Now I can pray for the Boston Bomber, the Taliban, people I don’t get along with, I can include them as my neighbors if they’re ever dying of the side of the road. I will call 911. But I have a sneaky suspicion that while we should absolutely include these persons in our definition of neighbor and treat them as such, that’s not all of what Jesus was really trying to show the lawyer and it’s not really what he’s trying to show us. What Jesus did by telling this story, what Jesus did by making the hated the hero, is not an attempt to help us define neighbor, but to help us to see our neighbor. It’s about seeing. The priest and the Levite saw the man as a burden, an inconvenience, a hassle, a waste of time. The Samaritan saw him as a neighbor. When we look at people, how do we see them? You can call everyone and their mom your neighbor, but when you look at them, do you SEE them as your neighbor? Can you think of the person, the type of person that you would pass by? Someone who is a burden, an inconvenience, a waste of time? Someone that you believe deserves to be where they are. Whether that’s in a homeless shelter or in rehab or on the street or in prison. How can we begin to see those people as our neighbor? How can we possibly change the way we see the world?
Some of you may be familiar with a man named Shane Claiborne. Shane lives in Philadelphia and at one point there was a lot of anti-homeless legislation and he reportedly prayed about what he should do about it. What is a follower of Jesus to do in this situation? I want to share with you a little bit of his story today as told to Fredo Villasenor.2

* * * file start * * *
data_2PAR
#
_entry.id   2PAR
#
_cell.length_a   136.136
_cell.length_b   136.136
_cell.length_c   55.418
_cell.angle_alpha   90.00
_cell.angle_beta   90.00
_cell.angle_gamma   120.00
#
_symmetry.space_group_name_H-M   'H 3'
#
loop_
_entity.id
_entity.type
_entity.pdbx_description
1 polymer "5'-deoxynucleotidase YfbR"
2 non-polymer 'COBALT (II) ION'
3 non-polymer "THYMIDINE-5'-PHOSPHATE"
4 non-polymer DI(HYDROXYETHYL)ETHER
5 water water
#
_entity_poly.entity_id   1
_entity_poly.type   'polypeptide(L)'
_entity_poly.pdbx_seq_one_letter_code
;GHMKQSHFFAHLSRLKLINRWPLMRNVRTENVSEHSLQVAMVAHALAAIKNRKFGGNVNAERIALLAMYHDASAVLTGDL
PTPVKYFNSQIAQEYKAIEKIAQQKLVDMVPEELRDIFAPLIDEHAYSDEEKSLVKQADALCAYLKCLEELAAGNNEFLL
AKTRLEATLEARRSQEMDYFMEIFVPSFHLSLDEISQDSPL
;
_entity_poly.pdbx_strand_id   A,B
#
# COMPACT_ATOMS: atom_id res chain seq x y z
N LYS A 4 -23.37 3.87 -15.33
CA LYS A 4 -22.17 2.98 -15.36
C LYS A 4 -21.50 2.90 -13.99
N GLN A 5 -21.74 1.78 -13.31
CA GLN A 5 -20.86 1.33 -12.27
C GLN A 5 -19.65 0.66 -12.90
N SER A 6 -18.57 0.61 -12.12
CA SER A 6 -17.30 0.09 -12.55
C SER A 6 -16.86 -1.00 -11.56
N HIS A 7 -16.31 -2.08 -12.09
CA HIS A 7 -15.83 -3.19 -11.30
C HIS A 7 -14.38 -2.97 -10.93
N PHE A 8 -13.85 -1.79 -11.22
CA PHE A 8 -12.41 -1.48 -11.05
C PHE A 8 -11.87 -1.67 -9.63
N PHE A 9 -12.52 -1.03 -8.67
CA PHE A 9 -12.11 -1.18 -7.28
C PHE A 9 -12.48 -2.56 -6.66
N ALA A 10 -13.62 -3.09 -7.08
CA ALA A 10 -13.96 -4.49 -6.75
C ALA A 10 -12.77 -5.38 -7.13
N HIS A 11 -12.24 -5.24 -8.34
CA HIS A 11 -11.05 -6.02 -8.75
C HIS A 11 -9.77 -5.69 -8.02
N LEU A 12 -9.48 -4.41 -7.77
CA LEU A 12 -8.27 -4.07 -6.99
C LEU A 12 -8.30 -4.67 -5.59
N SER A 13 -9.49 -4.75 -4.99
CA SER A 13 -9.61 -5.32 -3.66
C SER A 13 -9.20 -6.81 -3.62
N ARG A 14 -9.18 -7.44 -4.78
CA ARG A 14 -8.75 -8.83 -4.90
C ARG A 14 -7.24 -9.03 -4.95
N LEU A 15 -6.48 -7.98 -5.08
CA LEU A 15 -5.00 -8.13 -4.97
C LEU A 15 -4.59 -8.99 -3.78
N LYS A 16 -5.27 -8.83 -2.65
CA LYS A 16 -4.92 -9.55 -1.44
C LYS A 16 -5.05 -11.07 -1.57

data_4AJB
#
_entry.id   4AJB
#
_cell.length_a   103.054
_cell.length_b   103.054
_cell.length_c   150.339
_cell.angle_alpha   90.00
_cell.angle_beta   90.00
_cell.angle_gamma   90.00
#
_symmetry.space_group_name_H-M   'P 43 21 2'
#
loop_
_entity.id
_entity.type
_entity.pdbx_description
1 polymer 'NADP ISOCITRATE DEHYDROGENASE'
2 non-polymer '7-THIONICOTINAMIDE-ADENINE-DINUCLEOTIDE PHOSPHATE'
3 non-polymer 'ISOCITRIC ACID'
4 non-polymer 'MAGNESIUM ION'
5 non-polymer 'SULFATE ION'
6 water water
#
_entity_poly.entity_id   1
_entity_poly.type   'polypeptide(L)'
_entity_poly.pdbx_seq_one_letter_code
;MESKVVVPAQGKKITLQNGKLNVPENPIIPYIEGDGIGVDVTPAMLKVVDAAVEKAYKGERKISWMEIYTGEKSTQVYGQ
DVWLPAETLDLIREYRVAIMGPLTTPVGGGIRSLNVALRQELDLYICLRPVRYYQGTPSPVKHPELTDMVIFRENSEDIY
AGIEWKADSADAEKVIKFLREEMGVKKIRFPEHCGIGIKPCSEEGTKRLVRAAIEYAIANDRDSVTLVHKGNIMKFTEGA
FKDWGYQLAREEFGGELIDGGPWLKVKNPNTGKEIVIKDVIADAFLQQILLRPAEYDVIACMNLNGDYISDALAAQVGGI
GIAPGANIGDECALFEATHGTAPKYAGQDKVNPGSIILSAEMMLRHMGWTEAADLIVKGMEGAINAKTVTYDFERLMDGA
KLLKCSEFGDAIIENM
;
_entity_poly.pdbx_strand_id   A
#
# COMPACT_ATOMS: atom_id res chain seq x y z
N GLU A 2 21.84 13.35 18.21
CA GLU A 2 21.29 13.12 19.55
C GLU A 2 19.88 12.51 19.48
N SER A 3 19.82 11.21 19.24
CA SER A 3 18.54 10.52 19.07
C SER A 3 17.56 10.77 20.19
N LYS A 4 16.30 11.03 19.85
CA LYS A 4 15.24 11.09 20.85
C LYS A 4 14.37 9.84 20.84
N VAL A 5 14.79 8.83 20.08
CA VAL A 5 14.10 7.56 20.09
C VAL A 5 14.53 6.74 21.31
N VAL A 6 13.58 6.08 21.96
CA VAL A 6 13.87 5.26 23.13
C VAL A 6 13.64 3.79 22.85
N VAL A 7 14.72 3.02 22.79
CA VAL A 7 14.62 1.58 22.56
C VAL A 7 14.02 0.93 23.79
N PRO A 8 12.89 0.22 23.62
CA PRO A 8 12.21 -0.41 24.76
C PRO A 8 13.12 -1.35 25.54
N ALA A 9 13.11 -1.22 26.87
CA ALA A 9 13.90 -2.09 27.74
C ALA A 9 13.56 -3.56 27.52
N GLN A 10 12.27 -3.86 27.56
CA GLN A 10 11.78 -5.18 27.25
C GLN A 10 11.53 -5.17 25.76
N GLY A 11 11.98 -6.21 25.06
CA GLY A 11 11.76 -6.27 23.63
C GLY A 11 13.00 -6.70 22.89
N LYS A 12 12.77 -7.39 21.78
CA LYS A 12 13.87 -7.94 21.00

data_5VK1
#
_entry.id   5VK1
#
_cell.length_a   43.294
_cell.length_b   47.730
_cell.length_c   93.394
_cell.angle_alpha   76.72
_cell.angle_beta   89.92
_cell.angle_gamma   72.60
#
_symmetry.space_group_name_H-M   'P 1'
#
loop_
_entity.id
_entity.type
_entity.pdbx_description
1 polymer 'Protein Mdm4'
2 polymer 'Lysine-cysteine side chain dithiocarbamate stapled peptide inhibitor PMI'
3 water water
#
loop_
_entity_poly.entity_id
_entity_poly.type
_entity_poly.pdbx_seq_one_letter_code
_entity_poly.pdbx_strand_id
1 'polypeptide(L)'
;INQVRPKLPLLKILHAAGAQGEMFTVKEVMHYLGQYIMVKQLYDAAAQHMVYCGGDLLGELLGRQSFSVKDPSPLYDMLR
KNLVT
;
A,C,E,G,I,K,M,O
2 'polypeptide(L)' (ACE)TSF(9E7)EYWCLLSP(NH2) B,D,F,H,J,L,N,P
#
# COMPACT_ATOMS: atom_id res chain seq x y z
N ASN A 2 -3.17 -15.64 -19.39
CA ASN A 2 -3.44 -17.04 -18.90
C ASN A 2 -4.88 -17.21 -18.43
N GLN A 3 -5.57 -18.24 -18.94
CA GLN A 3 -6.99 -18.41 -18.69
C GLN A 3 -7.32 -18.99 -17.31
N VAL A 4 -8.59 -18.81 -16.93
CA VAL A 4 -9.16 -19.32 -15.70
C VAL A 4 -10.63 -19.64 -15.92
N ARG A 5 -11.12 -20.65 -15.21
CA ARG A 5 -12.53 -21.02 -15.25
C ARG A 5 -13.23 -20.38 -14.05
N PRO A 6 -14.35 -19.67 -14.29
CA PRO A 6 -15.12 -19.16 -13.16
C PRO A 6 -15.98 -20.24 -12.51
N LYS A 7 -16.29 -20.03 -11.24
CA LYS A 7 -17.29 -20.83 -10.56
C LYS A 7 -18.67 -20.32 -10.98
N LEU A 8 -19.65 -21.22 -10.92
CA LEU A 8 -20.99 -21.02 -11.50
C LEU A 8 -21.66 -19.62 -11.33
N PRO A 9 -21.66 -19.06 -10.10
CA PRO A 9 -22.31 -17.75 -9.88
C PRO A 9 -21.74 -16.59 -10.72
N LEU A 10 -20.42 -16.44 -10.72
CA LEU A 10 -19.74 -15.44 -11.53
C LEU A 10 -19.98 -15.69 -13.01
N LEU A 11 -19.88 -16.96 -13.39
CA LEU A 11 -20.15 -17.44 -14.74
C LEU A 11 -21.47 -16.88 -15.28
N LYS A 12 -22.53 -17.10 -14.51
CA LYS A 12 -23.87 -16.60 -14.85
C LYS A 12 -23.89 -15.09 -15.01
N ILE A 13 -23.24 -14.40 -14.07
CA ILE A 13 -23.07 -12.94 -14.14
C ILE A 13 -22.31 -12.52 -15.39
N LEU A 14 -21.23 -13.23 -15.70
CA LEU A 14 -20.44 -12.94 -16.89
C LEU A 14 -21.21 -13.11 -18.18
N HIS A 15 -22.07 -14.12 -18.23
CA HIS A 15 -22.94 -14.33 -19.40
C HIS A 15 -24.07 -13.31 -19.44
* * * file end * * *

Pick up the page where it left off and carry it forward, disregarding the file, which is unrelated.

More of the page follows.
Shane and his friends prayed for inspiration on how to deal with the problem of the anti-homelessness legislation. They were inspired by Luke 14, where Jesus teaches how to throw a party: by inviting those that are not invited to anyone else’s party.
They invited their homeless friends to Philadelphia’s LOVE Park, one of the places where there was a no-feeding and no-sleeping ordinance in place. They held a worship service, complete with the serving of communion bread. They ended by sleeping in the park together, about 100 people total.
Shane said, “We did that night after night for lots of weeks and then, one night at about midnight when all of us were falling asleep, the police were ordered to come in and to arrest us.They swarmed in from all sides and they handcuffed us and took us to jail and we were charged for disorderly conduct. For sleeping.”
The group of activists fought the charges in court. Believing that the Holy Spirit would give them the words to defend themselves, they chose a homeless man with no background in law to represent them. And although his defense was as simple as standing up and saying to the judge, “Your honor, on behalf of the group, I’d like to say we believe these laws are evil and wrong,” they won.
“The judge ended up saying, ‘You know, what’s in question is not whether or not these folks broke the law; what’s in question is the constitutionality and the rightness of the laws that we are passing in this city,’ And he said, ‘If it weren’t for people who broke the unjust laws, we wouldn’t have the freedom that we have.’ ”
The judge said that they were freedom fighters, not criminals; and he found them all not guilty on all charges.
Just this past year, Philadelphia again passed an anti-feeding ordinance. Claiborne and his co-activists challenged it by hosting public picnics. They brought a Catholic theologian to court to argue that feeding the poor is a sacrament.
He said, “We believe that we are feeding Jesus, and it is a violation of religious freedom to say, ‘You cannot do one of the most fundamental acts of human compassion, to feed someone who’s hungry,’ ”
In one instance, their lawyer said, “We are not willing to come before God, and when God says, ‘Did you feed me?’ we’re not going to say, ‘Sorry, our mayor wouldn’t let us.’ ”
The no-feeding ordinance has since been declared a violation of religious freedom by a federal judge.